Advances for Medical Professionals

Advances for Medical Professionals

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Medical News for Patients & Visitors

Outcomes & Quality Reports

Outcomes & Quality Reports


Advances in Geriatrics


Advances in Geriatrics

A Closer Look at Home Hospice Care

Photo of Dr. M. Cary Reid, Dr. Ronald D. Adelman, Dr. Veerawat Phongtankuel,

Dr. M. Cary Reid, Dr. Ronald D. Adelman, Dr. Veerawat Phongtankuel, and their colleagues conducted a comprehensive study of home hospice care.

At NewYork-Presbyterian, geriatricians and palliative medicine physicians have long been committed to identifying the needs of patients at the end of life as well as those of their caregivers. As part of their mission, they conduct ongoing research to find ways to empower and support family caregivers and put systems in place within home hospice that can anticipate the needs of patients and ease their suffering at end of life.

According to the National Hospice and Palliative Care Organization, more than 1.55 million Medicare beneficiaries received hospice care in 2018. A majority of hospice care is delivered in the home with significant involvement of patients’ family caregivers. With that in mind, faculty in the Division of Geriatrics and Palliative Medicine at Weill Cornell Medicine, in collaboration with the Visiting Nurse Service of New York, conducted a comprehensive study to explore quality measures and end-of-life symptoms in home hospice care.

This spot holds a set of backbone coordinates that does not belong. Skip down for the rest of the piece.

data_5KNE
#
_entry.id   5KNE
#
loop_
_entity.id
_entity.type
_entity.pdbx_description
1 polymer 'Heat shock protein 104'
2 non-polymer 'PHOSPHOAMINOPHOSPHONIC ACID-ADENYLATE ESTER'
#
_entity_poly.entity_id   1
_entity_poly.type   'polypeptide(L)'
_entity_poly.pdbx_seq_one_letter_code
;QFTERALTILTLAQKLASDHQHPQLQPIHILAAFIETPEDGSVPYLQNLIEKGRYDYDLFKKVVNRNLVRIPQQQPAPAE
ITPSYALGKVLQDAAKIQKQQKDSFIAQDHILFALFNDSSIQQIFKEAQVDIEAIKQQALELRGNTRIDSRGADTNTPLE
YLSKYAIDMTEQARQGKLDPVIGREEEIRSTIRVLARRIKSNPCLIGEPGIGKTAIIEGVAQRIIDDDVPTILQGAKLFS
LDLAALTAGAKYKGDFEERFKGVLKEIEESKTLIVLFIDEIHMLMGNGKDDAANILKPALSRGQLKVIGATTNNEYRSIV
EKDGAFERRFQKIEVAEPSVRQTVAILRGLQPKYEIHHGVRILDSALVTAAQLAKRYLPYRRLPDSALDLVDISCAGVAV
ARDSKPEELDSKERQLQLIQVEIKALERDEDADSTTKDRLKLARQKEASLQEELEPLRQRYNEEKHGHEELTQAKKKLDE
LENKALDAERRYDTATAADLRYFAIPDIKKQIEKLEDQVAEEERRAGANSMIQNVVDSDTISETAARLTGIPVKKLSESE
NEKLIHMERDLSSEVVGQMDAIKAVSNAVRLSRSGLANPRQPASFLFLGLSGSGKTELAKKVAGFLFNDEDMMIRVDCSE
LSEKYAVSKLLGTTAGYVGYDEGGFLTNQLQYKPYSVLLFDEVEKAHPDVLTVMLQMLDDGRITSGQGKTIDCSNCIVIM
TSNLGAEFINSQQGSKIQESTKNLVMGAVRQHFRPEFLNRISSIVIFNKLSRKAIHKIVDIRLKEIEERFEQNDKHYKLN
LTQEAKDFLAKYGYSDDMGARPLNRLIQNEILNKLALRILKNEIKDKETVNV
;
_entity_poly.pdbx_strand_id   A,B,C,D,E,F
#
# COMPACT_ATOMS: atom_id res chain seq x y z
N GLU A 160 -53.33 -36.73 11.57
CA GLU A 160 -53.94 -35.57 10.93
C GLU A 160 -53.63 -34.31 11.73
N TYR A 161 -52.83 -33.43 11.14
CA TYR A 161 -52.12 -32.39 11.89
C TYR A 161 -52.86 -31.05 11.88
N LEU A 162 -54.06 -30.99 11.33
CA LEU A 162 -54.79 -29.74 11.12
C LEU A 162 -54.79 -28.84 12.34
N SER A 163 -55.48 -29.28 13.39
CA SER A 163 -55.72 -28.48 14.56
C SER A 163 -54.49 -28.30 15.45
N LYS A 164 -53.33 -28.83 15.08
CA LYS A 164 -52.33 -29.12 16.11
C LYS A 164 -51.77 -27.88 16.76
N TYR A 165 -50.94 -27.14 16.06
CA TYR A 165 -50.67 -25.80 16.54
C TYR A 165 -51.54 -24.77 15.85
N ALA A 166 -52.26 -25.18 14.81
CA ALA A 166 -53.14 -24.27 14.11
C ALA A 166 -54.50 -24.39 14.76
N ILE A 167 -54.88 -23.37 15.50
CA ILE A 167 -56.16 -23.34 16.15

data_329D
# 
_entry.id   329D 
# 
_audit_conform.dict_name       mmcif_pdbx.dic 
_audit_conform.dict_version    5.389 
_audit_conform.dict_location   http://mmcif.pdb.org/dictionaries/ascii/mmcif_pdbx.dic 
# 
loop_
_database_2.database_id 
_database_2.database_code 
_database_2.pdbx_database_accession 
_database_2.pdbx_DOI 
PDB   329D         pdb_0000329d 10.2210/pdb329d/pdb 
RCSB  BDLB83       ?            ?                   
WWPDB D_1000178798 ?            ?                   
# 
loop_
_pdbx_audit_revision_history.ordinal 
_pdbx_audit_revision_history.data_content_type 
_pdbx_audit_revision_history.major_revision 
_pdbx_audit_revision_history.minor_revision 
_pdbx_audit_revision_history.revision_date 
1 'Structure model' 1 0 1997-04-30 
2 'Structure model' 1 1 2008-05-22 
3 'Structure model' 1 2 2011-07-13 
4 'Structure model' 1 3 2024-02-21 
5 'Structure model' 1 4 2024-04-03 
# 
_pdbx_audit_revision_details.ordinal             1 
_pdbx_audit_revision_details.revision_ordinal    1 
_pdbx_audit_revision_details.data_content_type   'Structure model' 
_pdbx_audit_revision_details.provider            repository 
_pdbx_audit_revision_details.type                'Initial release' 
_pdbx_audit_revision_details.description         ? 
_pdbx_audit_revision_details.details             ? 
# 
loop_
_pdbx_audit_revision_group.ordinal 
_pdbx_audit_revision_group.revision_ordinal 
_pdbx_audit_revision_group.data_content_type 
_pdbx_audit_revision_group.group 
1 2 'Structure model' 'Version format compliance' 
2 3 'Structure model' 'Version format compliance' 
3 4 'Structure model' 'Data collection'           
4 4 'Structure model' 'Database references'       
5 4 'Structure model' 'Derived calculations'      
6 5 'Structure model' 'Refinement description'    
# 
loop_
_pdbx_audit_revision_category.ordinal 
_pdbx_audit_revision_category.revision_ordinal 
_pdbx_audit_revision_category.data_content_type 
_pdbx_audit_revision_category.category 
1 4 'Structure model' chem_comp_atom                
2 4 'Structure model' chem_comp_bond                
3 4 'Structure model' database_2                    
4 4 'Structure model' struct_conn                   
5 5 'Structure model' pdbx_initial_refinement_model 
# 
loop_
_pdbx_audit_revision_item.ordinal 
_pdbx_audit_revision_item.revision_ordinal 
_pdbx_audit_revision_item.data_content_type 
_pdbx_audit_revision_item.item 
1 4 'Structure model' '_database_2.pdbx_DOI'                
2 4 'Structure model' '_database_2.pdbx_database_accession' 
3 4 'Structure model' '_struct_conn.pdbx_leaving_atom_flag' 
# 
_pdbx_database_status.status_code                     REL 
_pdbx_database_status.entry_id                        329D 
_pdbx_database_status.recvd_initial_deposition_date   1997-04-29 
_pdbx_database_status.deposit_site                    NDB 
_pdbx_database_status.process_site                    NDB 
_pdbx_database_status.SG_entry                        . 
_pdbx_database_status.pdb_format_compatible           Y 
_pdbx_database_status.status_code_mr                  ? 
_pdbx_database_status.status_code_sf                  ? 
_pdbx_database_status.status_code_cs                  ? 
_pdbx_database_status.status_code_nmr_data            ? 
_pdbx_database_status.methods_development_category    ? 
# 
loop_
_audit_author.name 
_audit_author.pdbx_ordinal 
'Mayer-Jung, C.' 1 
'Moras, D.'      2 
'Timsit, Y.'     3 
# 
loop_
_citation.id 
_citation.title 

Quality Measures from the Caregivers’ Perspective

How do caregivers – the majority of whom are family members – perceive burden, satisfaction, and quality of end-of-life care? While this might be a common question, the authors note that, to their knowledge, no study has examined correlates of these caregiver-reported quality measures in the context of home hospice care. With the hypothesis that higher patient symptom burden as reported by the caregiver would be independently associated with higher caregiver burden, lower satisfaction with care, and lower quality of end-of-life care, the researchers designed a cross-sectional study recruiting family caregivers. The study involved a phone survey interview of 391 participants whose patients were discharged from home hospice care.

Patient Characteristics | n=391
Mean age of patients 83 years
Male 141 (36%)
Female 250 (64%)
Diagnosis – cancer 156 (40%)
Diagnosis – non-cancer 235 (60%)
Mean length of stay 98 days
Reason for discharge  
    Death 351 (90%)
    Hospitalization   24 ( 6%)
    Other   16 ( 4%)
Caregiver Characteristics | n=391
Mean age of caregivers 59 years
Male 94 (24%)
Female 297 (76%)
Children of the patient 233 (59.7%)
College education or greater 271 (76.1%)
Average patient care hours/day 14 hours

Results of the study, published in the July 2020 issue of Palliative Medicine Reports, showed:

  • Caregiver comfort in managing patient symptoms during the last week on hospice was associated with all three quality measures examined: caregiver burden, caregiver satisfaction, and quality of end-of-life care
  • Both higher caregiver-reported symptom scores and caring for patients who did not die in hospice were associated with higher caregiver burden and lower satisfaction with care, but not with quality of end-of-life care
  • Caregivers of patients who died on hospice compared with those discharged alive (i.e., hospitalized or discharged for other reasons) had lower caregiver burden scores and higher caregiver satisfaction